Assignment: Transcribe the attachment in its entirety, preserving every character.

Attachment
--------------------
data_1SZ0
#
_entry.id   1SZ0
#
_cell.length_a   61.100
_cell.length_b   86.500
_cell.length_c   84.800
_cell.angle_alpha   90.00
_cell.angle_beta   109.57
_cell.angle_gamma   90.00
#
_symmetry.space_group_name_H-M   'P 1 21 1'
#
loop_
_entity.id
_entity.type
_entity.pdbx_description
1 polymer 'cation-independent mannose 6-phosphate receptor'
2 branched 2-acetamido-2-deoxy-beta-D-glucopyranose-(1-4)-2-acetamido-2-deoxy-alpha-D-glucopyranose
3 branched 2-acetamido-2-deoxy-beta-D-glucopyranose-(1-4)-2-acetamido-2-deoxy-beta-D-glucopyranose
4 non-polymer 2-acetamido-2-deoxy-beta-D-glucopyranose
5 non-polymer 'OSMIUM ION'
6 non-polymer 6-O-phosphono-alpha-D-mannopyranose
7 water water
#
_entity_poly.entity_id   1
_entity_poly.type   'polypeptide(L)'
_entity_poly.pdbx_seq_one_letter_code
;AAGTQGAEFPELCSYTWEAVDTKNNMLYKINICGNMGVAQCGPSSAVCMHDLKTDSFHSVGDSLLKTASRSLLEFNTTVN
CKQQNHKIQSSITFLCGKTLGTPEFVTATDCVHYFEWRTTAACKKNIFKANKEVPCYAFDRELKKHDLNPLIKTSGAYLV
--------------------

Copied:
data_1SZ0
#
_entry.id   1SZ0
#
_cell.length_a   61.100
_cell.length_b   86.500
_cell.length_c   84.800
_cell.angle_alpha   90.00
_cell.angle_beta   109.57
_cell.angle_gamma   90.00
#
_symmetry.space_group_name_H-M   'P 1 21 1'
#
loop_
_entity.id
_entity.type
_entity.pdbx_description
1 polymer 'cation-independent mannose 6-phosphate receptor'
2 branched 2-acetamido-2-deoxy-beta-D-glucopyranose-(1-4)-2-acetamido-2-deoxy-alpha-D-glucopyranose
3 branched 2-acetamido-2-deoxy-beta-D-glucopyranose-(1-4)-2-acetamido-2-deoxy-beta-D-glucopyranose
4 non-polymer 2-acetamido-2-deoxy-beta-D-glucopyranose
5 non-polymer 'OSMIUM ION'
6 non-polymer 6-O-phosphono-alpha-D-mannopyranose
7 water water
#
_entity_poly.entity_id   1
_entity_poly.type   'polypeptide(L)'
_entity_poly.pdbx_seq_one_letter_code
;AAGTQGAEFPELCSYTWEAVDTKNNMLYKINICGNMGVAQCGPSSAVCMHDLKTDSFHSVGDSLLKTASRSLLEFNTTVN
CKQQNHKIQSSITFLCGKTLGTPEFVTATDCVHYFEWRTTAACKKNIFKANKEVPCYAFDRELKKHDLNPLIKTSGAYLV